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The Department for Dodgy Deals

 

"Imagine you went to your bank manager and said, can you lend me a few hundred million for a project that is environmentally unsound, highly corrupt, and unlikely even to materialise?"
~ Professor Noreena Hertz, Economist and Author, Cambridge University 

Sounds like a pretty ridiculous question doesn’t it? Unfortunately, it’s an accurate summary of how a little known government department - the Export Credit Guarantee Department - operates.

So what is the Export Credit Guarantee Department and why should we care?

The ECGD is a government department that helps exporters invest in ‘high risk’ projects by providing a form of insurance. When projects go wrong, the ECGD pays out the exporter and charges the country in which the project took place for the bill of their bail out. By guaranteeing the investment of the exporter the ECGD protects businesses against non-payment by the indebted country whilst creating mountains of new debt for developing nations.

On Thursday, the Jubilee Debt Campaign publicly launched their report on the Export Credit Guarantee Department. Better known as ‘The Department for Dodgy Deals’ the report ‘exposes a history of backing projects by large corporations’ that have led to human rights abuses, environmental destruction and corruption in the developing world.

Little is known about the Department or the work they do.
Today, the ECGD is the biggest holder of Third World debt owed to the British government. Developing countries currently owe the ECGD approximately £2 billion. The majority of this debt is deeply unjust coming from unpaid loans that harmed the people or the environment of the country in which the projects took place. Jubilee Debt Campaign defines this debt as toxic debt and is calling on the UK government to cancel the debts created by these deals.

As discussed in our previous blog, this is fundamentally a matter of injustice. It is a debt that oppresses people.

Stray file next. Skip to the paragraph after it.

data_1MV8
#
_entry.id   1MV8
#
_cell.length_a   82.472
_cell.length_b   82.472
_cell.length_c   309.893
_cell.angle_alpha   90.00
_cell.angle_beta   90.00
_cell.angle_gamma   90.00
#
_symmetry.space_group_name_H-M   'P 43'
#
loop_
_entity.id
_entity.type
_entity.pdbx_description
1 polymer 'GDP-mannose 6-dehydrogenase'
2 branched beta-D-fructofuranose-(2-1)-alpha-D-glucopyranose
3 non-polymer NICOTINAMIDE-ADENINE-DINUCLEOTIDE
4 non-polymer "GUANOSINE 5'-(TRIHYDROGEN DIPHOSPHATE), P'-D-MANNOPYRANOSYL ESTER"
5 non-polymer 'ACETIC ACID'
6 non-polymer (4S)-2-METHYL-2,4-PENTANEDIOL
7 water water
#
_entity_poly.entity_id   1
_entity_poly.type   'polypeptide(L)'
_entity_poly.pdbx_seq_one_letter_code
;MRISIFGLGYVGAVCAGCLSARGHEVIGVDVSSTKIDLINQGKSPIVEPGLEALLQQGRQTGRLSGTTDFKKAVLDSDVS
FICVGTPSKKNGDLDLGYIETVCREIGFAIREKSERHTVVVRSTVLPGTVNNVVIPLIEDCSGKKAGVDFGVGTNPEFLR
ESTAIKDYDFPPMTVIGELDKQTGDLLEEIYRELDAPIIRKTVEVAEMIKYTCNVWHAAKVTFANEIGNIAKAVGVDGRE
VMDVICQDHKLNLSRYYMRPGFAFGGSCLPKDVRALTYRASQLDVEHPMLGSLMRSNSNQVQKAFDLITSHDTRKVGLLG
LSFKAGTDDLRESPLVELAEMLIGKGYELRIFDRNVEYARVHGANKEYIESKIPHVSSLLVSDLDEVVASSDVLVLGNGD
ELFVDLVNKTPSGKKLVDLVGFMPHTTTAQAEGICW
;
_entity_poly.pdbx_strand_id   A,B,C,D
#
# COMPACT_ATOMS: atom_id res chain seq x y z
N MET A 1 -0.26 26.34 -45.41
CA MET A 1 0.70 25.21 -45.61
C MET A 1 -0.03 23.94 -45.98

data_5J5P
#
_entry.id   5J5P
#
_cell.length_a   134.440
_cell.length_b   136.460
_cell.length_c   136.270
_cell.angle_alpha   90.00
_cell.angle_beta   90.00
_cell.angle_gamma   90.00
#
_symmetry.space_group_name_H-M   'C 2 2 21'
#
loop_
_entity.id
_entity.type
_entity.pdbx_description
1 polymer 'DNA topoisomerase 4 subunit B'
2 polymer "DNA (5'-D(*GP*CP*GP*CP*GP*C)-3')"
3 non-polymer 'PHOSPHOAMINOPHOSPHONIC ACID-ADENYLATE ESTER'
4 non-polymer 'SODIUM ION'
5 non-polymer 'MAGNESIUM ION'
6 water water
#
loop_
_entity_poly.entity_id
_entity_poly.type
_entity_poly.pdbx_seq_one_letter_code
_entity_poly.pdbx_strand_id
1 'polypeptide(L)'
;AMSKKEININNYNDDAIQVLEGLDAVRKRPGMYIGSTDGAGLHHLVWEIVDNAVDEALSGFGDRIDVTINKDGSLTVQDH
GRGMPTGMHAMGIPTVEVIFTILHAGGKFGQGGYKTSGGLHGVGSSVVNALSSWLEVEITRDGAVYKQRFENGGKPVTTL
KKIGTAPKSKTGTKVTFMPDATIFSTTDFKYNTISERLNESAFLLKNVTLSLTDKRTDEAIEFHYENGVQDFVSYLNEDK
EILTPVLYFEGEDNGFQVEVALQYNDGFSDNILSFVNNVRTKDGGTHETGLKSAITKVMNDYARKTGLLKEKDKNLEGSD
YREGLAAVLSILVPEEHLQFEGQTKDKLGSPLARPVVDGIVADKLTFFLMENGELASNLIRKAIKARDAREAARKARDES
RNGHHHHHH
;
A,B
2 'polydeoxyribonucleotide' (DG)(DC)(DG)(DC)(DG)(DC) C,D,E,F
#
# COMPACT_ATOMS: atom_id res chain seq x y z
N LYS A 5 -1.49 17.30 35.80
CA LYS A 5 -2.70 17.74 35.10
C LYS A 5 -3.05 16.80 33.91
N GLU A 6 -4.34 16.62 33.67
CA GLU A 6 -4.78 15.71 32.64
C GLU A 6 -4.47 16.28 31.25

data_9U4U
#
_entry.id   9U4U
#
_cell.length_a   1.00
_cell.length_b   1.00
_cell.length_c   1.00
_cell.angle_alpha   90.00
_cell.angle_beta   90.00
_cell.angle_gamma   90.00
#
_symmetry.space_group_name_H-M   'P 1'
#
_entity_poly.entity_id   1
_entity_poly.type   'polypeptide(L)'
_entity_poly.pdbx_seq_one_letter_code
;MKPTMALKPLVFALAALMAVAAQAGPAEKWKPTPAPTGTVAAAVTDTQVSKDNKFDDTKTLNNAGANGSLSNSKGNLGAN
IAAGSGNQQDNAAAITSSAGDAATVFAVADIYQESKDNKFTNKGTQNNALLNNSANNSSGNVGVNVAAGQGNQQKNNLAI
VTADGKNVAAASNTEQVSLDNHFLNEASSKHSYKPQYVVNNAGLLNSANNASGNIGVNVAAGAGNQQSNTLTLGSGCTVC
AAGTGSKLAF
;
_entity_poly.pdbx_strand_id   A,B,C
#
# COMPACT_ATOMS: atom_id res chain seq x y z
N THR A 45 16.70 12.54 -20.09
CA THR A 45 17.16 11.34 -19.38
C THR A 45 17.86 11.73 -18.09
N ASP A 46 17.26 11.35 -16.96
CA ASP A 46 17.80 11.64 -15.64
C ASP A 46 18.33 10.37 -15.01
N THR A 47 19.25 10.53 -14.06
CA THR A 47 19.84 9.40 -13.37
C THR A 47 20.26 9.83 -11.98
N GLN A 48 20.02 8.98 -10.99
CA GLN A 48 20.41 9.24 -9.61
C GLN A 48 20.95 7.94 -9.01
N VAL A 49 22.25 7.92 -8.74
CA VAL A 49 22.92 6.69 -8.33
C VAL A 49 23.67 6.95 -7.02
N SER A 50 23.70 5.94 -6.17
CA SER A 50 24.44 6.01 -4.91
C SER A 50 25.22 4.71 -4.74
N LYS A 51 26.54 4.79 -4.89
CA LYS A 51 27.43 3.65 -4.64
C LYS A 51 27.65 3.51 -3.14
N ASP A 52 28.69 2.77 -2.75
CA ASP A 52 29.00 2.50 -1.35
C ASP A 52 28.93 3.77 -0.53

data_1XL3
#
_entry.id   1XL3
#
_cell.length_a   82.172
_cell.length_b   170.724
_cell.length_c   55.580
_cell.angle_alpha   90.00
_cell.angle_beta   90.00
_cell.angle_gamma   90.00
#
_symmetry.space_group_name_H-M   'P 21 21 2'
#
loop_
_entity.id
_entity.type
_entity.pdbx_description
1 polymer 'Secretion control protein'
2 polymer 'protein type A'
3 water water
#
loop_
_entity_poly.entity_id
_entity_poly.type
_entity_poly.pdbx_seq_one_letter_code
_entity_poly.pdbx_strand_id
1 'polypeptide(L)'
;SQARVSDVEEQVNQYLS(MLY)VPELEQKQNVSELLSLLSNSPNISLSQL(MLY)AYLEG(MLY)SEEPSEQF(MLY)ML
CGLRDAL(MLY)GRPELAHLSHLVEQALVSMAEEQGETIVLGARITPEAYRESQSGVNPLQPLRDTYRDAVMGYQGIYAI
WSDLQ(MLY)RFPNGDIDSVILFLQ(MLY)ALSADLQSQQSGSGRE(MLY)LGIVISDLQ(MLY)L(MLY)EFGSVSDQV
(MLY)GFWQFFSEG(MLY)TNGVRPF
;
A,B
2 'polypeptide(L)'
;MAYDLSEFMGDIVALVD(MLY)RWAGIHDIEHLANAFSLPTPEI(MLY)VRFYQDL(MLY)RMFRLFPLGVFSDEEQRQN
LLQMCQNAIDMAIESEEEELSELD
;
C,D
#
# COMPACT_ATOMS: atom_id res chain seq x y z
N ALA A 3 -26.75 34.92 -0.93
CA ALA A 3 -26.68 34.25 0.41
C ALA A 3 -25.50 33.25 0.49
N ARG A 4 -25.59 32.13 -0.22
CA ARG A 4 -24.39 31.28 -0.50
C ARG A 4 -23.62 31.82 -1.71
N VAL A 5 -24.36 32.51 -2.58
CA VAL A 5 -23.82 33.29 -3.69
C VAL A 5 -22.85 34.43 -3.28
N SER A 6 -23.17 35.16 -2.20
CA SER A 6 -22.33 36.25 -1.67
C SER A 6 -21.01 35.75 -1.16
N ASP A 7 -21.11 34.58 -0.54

To take one example.

Indonesia owes the UK £500 million. This debt can be attributed to arms sales made by the UK government to the brutal military dictatorship of General Suharto. During the three decades he spent in power Suharto presided over a famously corrupt regime, amassing billions of dollars in illegal wealth. This money could have directly addressed Indonesia’s widespread poverty and social problems.

Today, 61% of the Indonesian population still lives on less than $2 a day. And its these people, the people of Indonesia, who are now paying us back for arms used against them. At the moment, nearly 20% of its budget goes on debt service, more than on education (17.2%). In 2008 Indonesia paid $22 billion in debt service – over $2.5 million every hour – of which $5.6 billion was interest.

If this wasn’t bad enough, since the financial crisis, rather than tightening up ECGD rules to promote responsible finance, the UK has relaxed them even further. Lowering the ECGD’s ethical and environmental standards to that set by the OECD on the grounds of competitiveness means that, for projects costing under £10 million the department will no longer screen their social or environmental impact.

It’s time for the unjust debts owed to the ECGD to be dropped. Demanding a country pay back its debt at incredibly high interest rates impedes the realisation of the human rights of its citizens. It also profoundly impacts its ability to provide basic services in health, education, housing, water and sanitation.

Join the Jubilee Debt Campaign in calling to end Britain’s Dodgy Deals.

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